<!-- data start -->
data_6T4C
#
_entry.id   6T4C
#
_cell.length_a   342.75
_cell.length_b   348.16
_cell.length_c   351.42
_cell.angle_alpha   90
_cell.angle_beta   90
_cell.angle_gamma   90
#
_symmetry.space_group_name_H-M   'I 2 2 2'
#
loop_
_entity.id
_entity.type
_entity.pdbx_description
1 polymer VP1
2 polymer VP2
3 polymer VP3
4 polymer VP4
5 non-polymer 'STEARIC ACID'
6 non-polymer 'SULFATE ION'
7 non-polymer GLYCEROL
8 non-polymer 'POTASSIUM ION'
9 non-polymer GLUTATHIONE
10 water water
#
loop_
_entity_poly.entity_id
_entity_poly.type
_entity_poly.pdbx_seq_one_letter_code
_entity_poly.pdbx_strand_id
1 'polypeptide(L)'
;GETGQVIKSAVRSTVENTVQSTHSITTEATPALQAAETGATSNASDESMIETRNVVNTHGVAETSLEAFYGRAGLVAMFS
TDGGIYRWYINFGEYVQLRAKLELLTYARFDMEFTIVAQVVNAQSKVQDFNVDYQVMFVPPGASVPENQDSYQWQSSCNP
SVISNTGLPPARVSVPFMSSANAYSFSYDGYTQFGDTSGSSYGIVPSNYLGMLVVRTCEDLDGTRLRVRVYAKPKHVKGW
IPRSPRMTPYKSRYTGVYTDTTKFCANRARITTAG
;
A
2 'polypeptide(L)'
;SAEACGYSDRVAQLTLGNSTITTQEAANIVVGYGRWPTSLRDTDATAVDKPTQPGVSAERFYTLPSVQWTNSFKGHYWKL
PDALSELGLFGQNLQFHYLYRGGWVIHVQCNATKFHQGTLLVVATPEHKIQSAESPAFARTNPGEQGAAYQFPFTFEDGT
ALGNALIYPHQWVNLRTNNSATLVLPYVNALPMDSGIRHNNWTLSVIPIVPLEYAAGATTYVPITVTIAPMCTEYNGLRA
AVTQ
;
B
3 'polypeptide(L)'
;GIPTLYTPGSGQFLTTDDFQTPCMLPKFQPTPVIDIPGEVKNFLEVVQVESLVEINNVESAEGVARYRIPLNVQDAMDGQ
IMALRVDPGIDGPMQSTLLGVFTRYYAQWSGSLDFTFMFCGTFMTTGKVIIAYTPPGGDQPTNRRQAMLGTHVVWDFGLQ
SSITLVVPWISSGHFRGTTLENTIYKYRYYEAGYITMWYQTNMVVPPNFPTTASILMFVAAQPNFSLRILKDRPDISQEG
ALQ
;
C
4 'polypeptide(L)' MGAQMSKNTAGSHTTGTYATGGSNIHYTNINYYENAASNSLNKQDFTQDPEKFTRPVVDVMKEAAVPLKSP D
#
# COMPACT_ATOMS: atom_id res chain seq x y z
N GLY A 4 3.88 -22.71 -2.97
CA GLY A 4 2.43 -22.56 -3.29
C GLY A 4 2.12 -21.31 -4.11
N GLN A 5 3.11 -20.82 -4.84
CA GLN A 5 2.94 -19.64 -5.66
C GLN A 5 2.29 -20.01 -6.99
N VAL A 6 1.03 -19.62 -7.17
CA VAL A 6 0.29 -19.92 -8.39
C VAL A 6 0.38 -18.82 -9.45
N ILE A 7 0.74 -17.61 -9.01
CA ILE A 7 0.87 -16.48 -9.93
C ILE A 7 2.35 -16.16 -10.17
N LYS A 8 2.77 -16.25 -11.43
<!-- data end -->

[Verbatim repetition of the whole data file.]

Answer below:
data_6T4C
#
_entry.id   6T4C
#
_cell.length_a   342.75
_cell.length_b   348.16
_cell.length_c   351.42
_cell.angle_alpha   90
_cell.angle_beta   90
_cell.angle_gamma   90
#
_symmetry.space_group_name_H-M   'I 2 2 2'
#
loop_
_entity.id
_entity.type
_entity.pdbx_description
1 polymer VP1
2 polymer VP2
3 polymer VP3
4 polymer VP4
5 non-polymer 'STEARIC ACID'
6 non-polymer 'SULFATE ION'
7 non-polymer GLYCEROL
8 non-polymer 'POTASSIUM ION'
9 non-polymer GLUTATHIONE
10 water water
#
loop_
_entity_poly.entity_id
_entity_poly.type
_entity_poly.pdbx_seq_one_letter_code
_entity_poly.pdbx_strand_id
1 'polypeptide(L)'
;GETGQVIKSAVRSTVENTVQSTHSITTEATPALQAAETGATSNASDESMIETRNVVNTHGVAETSLEAFYGRAGLVAMFS
TDGGIYRWYINFGEYVQLRAKLELLTYARFDMEFTIVAQVVNAQSKVQDFNVDYQVMFVPPGASVPENQDSYQWQSSCNP
SVISNTGLPPARVSVPFMSSANAYSFSYDGYTQFGDTSGSSYGIVPSNYLGMLVVRTCEDLDGTRLRVRVYAKPKHVKGW
IPRSPRMTPYKSRYTGVYTDTTKFCANRARITTAG
;
A
2 'polypeptide(L)'
;SAEACGYSDRVAQLTLGNSTITTQEAANIVVGYGRWPTSLRDTDATAVDKPTQPGVSAERFYTLPSVQWTNSFKGHYWKL
PDALSELGLFGQNLQFHYLYRGGWVIHVQCNATKFHQGTLLVVATPEHKIQSAESPAFARTNPGEQGAAYQFPFTFEDGT
ALGNALIYPHQWVNLRTNNSATLVLPYVNALPMDSGIRHNNWTLSVIPIVPLEYAAGATTYVPITVTIAPMCTEYNGLRA
AVTQ
;
B
3 'polypeptide(L)'
;GIPTLYTPGSGQFLTTDDFQTPCMLPKFQPTPVIDIPGEVKNFLEVVQVESLVEINNVESAEGVARYRIPLNVQDAMDGQ
IMALRVDPGIDGPMQSTLLGVFTRYYAQWSGSLDFTFMFCGTFMTTGKVIIAYTPPGGDQPTNRRQAMLGTHVVWDFGLQ
SSITLVVPWISSGHFRGTTLENTIYKYRYYEAGYITMWYQTNMVVPPNFPTTASILMFVAAQPNFSLRILKDRPDISQEG
ALQ
;
C
4 'polypeptide(L)' MGAQMSKNTAGSHTTGTYATGGSNIHYTNINYYENAASNSLNKQDFTQDPEKFTRPVVDVMKEAAVPLKSP D
#
# COMPACT_ATOMS: atom_id res chain seq x y z
N GLY A 4 3.88 -22.71 -2.97
CA GLY A 4 2.43 -22.56 -3.29
C GLY A 4 2.12 -21.31 -4.11
N GLN A 5 3.11 -20.82 -4.84
CA GLN A 5 2.94 -19.64 -5.66
C GLN A 5 2.29 -20.01 -6.99
N VAL A 6 1.03 -19.62 -7.17
CA VAL A 6 0.29 -19.92 -8.39
C VAL A 6 0.38 -18.82 -9.45
N ILE A 7 0.74 -17.61 -9.01
CA ILE A 7 0.87 -16.48 -9.93
C ILE A 7 2.35 -16.16 -10.17
N LYS A 8 2.77 -16.25 -11.43